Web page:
Canadian government to buy Boeing P-8A surveillance planes to replace aging Auroras

By The Canadian Press

The federal government is buying at least 14 Boeing surveillance planes from the United States to replace the aging CP-140 Aurora fleet, cabinet ministers announced Thursday.

The deal costs more than $10 billion in total, including US$5.9 billion for the jets themselves, and the planes are expected to be delivered in 2026 and 2027.

“These aircraft are not just planes, they are complex weapon systems. And the Poseidon has a proven capability with a track record of success,” Defence Minister Bill Blair said Thursday at a news conference in Ottawa.

He also said Boeing’s P-8A Poseidon reconnaissance plane was the only available aircraft that will meet Royal Canadian Air Force needs before the Auroras reach their retirement age in 2030.

In a media briefing on Thursday, officials said the fleet will give Canada new capabilities in the Arctic to hunt submarines, and that allies including Norway are already flying the planes in the Far North.

The officials from the Defence Department, the Royal Canadian Air Force and Procurement Department were providing the information on the condition they not be named.

The other members of the Five Eyes Intelligence alliance — the United States, United Kingdom, Australia and New Zealand — as well as Germany and South Korea all fly the P-8, or plan to do so.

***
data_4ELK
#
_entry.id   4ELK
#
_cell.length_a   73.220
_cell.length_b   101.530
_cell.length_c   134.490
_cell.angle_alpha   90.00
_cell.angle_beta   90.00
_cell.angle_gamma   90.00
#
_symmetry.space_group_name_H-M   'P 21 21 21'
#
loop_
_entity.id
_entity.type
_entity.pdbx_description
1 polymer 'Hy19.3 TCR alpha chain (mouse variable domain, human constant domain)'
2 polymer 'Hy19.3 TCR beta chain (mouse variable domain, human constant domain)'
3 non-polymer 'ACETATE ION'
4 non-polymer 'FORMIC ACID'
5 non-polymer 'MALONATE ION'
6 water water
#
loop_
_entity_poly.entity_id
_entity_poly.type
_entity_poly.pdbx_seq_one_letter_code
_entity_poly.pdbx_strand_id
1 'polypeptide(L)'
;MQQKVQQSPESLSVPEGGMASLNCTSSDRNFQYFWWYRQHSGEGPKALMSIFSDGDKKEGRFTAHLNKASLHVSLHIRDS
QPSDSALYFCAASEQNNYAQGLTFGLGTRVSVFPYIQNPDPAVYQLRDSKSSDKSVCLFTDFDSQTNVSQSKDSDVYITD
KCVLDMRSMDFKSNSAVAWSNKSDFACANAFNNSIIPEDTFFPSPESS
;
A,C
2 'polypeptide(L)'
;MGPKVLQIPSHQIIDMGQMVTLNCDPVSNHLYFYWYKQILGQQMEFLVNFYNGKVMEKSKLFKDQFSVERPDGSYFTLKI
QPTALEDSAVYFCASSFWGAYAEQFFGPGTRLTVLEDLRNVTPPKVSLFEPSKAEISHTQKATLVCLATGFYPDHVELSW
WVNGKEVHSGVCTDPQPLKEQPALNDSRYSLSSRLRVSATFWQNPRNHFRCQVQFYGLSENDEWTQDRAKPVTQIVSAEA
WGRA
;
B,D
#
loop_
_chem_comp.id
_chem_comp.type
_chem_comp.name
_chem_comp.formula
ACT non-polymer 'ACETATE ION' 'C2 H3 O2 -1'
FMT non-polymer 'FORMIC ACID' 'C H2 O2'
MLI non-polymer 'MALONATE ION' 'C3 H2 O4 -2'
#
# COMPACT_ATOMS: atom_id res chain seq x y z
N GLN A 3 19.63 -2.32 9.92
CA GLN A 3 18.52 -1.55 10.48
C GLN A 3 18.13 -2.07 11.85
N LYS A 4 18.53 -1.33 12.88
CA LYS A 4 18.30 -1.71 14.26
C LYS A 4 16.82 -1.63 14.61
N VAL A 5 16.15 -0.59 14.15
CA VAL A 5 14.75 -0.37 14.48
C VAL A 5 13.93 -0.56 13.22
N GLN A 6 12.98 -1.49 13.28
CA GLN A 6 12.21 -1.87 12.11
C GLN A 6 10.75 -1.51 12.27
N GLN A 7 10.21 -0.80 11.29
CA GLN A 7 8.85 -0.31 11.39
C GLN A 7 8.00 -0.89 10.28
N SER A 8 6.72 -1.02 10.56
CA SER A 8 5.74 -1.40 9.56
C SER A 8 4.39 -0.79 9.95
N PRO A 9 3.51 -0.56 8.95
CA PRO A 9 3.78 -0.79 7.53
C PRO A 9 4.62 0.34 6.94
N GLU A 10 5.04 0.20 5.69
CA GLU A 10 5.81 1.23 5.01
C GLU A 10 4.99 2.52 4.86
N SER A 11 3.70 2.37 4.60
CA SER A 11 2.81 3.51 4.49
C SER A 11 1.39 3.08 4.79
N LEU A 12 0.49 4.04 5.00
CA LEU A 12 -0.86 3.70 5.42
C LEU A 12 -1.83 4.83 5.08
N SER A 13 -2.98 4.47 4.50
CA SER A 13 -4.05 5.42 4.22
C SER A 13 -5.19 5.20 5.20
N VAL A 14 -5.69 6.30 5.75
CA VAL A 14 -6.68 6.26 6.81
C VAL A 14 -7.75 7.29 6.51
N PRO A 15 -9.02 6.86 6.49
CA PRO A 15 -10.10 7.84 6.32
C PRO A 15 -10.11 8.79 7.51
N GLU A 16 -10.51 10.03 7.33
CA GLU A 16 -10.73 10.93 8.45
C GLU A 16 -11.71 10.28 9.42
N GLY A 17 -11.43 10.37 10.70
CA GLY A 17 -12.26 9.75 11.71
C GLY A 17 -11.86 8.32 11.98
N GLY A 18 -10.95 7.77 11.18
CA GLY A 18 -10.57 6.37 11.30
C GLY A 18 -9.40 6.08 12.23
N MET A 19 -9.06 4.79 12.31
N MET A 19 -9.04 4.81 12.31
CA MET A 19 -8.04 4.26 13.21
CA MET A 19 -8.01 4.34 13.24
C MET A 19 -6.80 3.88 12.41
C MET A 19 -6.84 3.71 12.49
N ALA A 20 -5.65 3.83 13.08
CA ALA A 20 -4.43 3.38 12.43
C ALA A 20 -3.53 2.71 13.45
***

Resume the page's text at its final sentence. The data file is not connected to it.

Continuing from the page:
“This interoperability is key in today’s global security environment,” Blair said. “Our adversaries have been deploying increasingly sophisticated, stealthy and lethal capabilities.”

The decision to go with a sole-source contract has closed the door on Quebec-based jet maker Bombardier, which had been pushing for an open bid.

A typical procurement process with open tendering would take around three to four years to complete before the planes could be purchased, officials said Thursday.

Bombardier CEO Éric Martel has argued that its plane, which is currently a prototype and slated to roll off the line in the early 2030s, would offer a cheaper and more high-tech alternative that’s made in Canada.

Industry Minister François-Philippe Champagne, who represents a Quebec riding, called the company’s effort “a laudable goal.” But he joined his fellow ministers in presenting the P-8A as the only option currently on the table.

He noted that Boeing has committed to establishing an “innovation centre” in Montreal — a global aerospace hub and Bombardier’s home base.

Blair also acknowledged the decision to go for a sole-source deal marked a recognition the federal government needs to move faster on procurement.

Officials said Boeing has also signed an agreement to provide business activities and investments in Canada equal to the value of its portion of the contract, which is $5.4 billion.

Canada’s agreement with the United States government allows it to buy up to 16 planes, though officials said the plan is to first buy 14 to meet the air force’s needs.

The new fleet will be based in Nova Scotia at 14 Wing Greenwood and in B.C. at 19 Wing Comox. The planes have a range of more than 7,000 kilometres and can be refuelled in the air using the new CC-130 Husky fleet.

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